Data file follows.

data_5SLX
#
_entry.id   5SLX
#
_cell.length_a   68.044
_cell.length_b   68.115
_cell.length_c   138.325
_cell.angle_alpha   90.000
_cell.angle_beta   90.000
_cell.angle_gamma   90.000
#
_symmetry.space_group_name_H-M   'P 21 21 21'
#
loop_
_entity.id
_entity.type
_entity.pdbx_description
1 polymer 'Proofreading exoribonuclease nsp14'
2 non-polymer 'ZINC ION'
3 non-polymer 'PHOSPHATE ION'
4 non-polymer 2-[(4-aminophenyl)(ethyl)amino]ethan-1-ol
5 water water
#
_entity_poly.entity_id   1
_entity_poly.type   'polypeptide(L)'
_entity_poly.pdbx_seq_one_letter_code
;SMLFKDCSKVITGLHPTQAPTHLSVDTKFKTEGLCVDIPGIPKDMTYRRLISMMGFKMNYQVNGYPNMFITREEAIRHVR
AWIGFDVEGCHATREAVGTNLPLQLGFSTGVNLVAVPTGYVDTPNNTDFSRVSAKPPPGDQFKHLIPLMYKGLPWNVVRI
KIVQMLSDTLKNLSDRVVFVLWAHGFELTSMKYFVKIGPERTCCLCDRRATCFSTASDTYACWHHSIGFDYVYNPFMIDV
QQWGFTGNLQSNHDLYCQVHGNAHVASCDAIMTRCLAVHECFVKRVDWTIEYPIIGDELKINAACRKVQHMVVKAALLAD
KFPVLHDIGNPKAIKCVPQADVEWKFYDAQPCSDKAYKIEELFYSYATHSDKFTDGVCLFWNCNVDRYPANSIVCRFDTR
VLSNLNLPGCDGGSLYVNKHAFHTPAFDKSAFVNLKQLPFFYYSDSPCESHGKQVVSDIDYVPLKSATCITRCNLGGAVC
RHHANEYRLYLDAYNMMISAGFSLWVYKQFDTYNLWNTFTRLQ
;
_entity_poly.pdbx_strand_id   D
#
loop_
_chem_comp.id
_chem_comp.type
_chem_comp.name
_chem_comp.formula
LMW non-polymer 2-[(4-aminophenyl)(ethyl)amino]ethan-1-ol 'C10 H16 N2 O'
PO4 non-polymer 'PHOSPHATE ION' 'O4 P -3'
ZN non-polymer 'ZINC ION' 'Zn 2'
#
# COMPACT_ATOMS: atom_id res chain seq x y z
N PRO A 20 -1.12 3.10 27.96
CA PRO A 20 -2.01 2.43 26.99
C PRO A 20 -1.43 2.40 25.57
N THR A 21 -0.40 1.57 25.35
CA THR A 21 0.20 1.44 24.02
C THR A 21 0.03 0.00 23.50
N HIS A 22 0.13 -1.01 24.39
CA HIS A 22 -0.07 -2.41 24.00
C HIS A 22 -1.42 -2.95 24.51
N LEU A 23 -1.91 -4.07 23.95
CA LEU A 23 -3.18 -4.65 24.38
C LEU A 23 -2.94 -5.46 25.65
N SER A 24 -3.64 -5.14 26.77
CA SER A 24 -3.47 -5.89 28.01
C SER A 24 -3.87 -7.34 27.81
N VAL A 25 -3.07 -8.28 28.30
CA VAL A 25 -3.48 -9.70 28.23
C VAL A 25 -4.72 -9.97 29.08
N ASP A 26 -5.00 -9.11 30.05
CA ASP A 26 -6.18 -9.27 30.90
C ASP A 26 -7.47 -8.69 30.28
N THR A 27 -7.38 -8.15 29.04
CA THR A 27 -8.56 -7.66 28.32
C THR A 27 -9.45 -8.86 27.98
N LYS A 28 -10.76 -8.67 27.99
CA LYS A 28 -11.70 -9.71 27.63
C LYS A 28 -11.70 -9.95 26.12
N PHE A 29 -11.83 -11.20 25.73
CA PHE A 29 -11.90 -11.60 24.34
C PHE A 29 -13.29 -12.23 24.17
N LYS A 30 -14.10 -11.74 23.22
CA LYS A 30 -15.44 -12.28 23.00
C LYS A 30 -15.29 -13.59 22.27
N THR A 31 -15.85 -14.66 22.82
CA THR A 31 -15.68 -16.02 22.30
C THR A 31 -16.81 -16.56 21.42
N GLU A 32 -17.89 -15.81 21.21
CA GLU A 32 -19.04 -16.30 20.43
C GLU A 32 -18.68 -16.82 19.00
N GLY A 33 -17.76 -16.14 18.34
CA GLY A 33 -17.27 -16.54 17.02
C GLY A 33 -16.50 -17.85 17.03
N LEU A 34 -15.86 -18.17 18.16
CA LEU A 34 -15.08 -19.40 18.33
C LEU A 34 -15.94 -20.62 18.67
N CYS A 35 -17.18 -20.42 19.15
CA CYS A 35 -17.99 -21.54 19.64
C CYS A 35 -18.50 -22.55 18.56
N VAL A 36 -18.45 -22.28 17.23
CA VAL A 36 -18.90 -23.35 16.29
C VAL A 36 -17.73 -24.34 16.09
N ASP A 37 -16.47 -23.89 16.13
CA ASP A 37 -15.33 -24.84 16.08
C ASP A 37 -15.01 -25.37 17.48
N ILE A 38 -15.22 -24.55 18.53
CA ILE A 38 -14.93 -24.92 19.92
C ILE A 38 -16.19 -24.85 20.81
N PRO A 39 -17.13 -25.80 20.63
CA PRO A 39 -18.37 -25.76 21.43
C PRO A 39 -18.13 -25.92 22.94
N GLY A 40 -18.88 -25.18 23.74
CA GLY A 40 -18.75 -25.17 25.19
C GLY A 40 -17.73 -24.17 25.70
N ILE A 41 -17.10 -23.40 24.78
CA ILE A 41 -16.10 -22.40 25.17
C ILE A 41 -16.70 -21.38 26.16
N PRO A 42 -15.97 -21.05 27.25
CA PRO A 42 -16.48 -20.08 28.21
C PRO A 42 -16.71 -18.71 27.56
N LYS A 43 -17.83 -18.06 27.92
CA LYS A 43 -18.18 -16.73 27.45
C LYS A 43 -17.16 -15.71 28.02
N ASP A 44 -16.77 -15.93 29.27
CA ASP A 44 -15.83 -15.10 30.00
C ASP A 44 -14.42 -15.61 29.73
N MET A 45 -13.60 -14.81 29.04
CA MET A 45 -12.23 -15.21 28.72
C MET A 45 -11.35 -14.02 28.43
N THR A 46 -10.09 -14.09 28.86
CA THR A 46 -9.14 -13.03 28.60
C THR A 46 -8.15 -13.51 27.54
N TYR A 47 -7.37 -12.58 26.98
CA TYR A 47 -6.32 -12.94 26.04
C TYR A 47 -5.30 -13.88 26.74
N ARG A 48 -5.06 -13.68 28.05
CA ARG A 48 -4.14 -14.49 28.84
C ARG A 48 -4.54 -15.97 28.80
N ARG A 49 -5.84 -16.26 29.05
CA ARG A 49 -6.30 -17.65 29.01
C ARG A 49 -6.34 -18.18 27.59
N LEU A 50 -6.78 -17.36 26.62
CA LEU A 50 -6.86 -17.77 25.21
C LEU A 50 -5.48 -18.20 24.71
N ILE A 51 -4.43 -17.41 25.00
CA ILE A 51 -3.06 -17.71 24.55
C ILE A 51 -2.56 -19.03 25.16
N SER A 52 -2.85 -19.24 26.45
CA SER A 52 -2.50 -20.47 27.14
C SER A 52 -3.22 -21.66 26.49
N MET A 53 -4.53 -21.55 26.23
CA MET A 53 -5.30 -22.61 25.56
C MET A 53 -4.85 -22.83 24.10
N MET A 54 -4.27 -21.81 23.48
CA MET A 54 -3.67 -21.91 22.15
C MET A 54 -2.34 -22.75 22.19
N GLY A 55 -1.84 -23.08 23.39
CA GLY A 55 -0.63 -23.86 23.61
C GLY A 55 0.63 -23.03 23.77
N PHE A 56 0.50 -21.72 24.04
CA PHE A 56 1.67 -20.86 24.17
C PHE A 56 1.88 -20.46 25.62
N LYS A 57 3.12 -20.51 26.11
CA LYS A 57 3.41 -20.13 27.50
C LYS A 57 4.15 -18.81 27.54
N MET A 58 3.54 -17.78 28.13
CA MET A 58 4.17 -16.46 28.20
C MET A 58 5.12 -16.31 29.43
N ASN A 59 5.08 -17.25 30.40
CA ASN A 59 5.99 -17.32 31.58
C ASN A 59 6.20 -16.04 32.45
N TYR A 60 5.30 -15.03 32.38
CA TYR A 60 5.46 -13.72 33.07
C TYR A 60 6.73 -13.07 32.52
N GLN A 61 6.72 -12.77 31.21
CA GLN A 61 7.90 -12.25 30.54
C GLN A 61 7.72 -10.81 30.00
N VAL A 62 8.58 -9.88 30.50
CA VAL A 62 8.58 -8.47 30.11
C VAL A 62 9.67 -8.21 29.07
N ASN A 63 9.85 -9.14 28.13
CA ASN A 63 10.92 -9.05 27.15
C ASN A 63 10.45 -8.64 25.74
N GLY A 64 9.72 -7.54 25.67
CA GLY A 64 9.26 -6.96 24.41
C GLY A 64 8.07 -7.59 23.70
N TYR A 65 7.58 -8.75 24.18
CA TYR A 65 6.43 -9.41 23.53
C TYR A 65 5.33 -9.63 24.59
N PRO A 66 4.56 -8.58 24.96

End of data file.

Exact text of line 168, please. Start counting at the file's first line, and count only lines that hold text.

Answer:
CA TYR A 60 5.46 -13.72 33.07